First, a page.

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Thursday, 24 June, 1999, 13:48 GMT 14:48 UK
Q&A: What is cloning?
Clone, BBC
This calf clone died young, demonstrating the primitive state of current technology
Cloning is the most high profile of the new biotechnologies and the one which causes the most heated debate over its worth. BBC News Online answers the most common questions about cloning.

What is cloning?
Cloning is the creation of cells or whole animals using DNA from a single "parent", bypassing the normal reproductive process. The clone has identical DNA to the parent.

Is cloning unnatural?
No. Clones are frequently produced by natural means in the shape of identical twins.

How are clones created?
The most common process takes DNA from one cell and puts in a "hollowed out" egg. Chemicals and electricity are then used to encourage the new DNA to fuse with the egg and develop into an embryo. This technique is called nuclear transfer.

Why was Dolly important?
The sheep was the first mammal to be cloned using DNA taken from an adult cell. Previously, animals had only been cloned using embryo cells, which already have the potential to become a complete embryo in their own right. The big breakthrough with Dolly was to make a clone from an ordinary, adult cell - in this case from the udder of a ewe.

Are clones normal, healthy animals?
Goats, BBC
Goats, as well as sheep, cows and mice have been cloned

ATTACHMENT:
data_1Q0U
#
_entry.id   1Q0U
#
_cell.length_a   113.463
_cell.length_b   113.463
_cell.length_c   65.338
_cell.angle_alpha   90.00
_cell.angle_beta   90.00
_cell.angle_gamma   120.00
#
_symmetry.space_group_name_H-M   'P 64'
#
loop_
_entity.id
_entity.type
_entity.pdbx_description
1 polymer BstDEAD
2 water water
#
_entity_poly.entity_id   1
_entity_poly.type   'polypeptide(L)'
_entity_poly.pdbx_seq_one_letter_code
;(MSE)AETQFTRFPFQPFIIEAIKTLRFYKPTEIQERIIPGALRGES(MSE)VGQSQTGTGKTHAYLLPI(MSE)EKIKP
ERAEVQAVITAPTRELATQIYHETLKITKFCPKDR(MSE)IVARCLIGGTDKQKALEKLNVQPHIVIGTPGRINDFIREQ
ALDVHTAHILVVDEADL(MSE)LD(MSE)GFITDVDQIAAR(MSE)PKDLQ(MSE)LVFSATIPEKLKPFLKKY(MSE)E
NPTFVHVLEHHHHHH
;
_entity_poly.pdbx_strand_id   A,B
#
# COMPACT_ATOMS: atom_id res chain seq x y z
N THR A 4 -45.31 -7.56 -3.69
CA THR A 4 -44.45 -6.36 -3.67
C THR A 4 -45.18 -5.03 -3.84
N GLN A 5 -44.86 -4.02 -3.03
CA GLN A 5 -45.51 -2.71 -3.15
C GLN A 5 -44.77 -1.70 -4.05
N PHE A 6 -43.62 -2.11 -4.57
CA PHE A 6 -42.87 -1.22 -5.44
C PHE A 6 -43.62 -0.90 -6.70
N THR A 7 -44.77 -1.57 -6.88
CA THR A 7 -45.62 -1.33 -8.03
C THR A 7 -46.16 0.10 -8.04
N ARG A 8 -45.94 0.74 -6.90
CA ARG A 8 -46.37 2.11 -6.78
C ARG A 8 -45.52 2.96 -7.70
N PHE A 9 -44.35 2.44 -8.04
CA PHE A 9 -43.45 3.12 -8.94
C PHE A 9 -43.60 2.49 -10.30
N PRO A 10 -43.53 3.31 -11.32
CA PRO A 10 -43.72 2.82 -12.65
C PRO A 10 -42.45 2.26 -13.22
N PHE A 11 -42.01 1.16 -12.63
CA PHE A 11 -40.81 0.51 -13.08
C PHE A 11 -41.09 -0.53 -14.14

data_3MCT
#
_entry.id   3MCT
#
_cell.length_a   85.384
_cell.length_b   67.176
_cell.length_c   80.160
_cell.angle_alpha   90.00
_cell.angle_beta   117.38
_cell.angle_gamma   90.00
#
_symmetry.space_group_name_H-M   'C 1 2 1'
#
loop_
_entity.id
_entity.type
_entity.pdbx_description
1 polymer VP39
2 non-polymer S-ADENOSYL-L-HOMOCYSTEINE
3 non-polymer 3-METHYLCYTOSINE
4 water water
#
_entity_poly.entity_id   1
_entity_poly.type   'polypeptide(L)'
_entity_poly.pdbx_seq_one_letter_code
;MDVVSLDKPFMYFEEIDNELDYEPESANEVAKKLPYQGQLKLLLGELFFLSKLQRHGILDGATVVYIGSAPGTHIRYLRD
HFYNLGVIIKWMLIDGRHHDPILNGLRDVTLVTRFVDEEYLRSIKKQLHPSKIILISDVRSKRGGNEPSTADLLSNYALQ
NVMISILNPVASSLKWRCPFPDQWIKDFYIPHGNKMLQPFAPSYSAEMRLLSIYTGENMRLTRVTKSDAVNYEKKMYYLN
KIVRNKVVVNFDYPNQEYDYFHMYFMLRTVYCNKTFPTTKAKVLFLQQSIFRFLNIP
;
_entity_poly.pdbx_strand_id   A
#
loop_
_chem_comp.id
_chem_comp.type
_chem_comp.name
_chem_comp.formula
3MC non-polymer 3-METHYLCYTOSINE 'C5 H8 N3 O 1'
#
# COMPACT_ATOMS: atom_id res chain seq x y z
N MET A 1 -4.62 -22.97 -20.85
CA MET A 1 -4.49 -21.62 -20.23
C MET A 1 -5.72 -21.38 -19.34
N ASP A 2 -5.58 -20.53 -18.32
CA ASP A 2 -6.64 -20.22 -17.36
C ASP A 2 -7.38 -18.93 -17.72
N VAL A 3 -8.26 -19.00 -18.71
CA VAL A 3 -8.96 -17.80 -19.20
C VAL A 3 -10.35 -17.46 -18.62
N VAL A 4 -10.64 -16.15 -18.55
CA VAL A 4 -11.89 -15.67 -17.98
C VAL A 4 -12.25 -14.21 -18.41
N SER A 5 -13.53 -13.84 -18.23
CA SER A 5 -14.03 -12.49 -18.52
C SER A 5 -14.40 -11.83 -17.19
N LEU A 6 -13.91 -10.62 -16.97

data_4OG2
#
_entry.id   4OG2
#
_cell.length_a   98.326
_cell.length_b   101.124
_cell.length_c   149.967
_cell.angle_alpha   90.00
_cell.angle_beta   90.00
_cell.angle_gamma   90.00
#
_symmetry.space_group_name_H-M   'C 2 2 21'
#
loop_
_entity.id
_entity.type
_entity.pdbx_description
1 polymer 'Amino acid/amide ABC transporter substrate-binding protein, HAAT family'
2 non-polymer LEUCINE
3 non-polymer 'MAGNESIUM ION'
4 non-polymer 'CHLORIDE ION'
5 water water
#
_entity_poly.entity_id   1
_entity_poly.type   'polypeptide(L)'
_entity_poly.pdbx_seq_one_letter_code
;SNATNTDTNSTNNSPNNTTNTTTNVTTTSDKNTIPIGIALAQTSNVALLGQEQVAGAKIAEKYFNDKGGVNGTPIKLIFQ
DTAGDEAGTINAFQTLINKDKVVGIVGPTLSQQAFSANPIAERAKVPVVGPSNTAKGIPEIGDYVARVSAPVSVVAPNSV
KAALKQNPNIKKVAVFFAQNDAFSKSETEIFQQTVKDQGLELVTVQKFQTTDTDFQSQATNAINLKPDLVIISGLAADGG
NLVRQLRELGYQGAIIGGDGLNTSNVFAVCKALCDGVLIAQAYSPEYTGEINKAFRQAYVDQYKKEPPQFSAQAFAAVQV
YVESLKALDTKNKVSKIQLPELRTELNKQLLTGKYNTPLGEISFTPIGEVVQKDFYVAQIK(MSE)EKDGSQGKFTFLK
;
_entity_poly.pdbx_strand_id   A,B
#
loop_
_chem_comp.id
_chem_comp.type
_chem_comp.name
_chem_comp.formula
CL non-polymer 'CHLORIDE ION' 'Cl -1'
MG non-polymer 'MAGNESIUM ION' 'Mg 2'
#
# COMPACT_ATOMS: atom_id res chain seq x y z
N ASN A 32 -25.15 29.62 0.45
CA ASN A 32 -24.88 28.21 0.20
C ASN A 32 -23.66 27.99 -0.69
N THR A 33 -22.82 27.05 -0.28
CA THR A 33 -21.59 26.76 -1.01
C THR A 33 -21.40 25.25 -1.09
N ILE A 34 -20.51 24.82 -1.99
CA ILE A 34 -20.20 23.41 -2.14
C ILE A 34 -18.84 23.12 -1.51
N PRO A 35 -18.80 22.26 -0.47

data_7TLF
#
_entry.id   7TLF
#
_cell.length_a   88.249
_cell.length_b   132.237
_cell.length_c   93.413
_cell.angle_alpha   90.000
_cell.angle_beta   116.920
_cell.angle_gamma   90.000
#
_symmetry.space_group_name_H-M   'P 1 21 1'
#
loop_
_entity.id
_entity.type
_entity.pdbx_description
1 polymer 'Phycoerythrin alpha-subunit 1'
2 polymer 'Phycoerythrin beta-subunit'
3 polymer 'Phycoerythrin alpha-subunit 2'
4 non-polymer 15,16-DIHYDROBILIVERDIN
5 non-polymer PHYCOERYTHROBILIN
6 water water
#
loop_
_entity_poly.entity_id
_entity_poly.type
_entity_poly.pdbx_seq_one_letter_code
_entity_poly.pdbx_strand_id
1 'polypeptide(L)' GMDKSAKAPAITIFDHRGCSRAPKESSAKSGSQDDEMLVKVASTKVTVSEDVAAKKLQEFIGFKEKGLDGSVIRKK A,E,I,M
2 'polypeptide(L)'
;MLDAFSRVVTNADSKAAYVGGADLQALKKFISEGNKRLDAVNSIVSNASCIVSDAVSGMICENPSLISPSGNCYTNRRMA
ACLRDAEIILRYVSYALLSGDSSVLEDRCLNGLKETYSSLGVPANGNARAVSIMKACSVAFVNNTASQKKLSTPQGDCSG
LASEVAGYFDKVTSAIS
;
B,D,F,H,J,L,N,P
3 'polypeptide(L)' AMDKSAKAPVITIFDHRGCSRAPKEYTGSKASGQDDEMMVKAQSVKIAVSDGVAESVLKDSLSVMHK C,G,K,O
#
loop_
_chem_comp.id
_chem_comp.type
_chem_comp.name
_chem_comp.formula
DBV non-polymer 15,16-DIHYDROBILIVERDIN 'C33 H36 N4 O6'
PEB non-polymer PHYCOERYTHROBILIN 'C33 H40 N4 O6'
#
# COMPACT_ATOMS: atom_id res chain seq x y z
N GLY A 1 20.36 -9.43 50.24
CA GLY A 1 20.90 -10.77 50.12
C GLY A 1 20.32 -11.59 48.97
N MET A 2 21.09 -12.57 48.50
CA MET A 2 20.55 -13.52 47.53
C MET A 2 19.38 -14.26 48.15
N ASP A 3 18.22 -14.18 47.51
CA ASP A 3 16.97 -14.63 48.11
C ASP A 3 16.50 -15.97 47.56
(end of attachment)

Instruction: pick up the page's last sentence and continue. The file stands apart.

Dolly is, but scientist do not yet know whether this is the exception or the rule. Some initial evidence suggests that clones may have health problems and that they may age prematurely.

Could a human clone be born soon?
In theory, yes. The techniques used to create Dolly could be applied to humans. But the technology of reproductive cloning is still in its very early stages and there is much scientists do not understand. It took more than 200 attempts to make Dolly. The other embryos failed to implant in the surrogate mother or were miscarried. Even if a clone makes it to birth, it currently has a very low chance of surviving into adult life.

Has anyone said they will make live human clones?
A number of people have, including Chicago physicist Dr Richard Seed. However, few experts believe that these people have the skills to succeed.

Are there any benefits from cloning?
Yes. The techniques used have already demonstrated benefits. Polly, another sheep clone at the Roslin Institute in Edinburgh has had a human gene inserted so that it produces a blood-clotting agent needed by haemophiliacs in its milk. Cloning of human cells in a laboratory could yield perfectly matched tissue for surgical or genetic repair of humans.

Where does the law stand on live human clones?
In the UK, human cloning is already banned by law. President Bill Clinton has proposed banning research into producing human clones in the US for five years. There are also moves to establish international agreements banning live human clones.

See also:

05 May 99 | Sci/Tech
Cloning may damage long-term health
14 May 99 | Sci/Tech
Pig clone for the millennium
27 May 99 | Sci/Tech
Is Dolly old before her time?
18 Jun 99 | Sci/Tech
Details of hybrid clone revealed
24 Jun 99 | Sci/Tech
Cloning - where will it end?
24 Jun 99 | Sci/Tech
UK keeps human cloning ban
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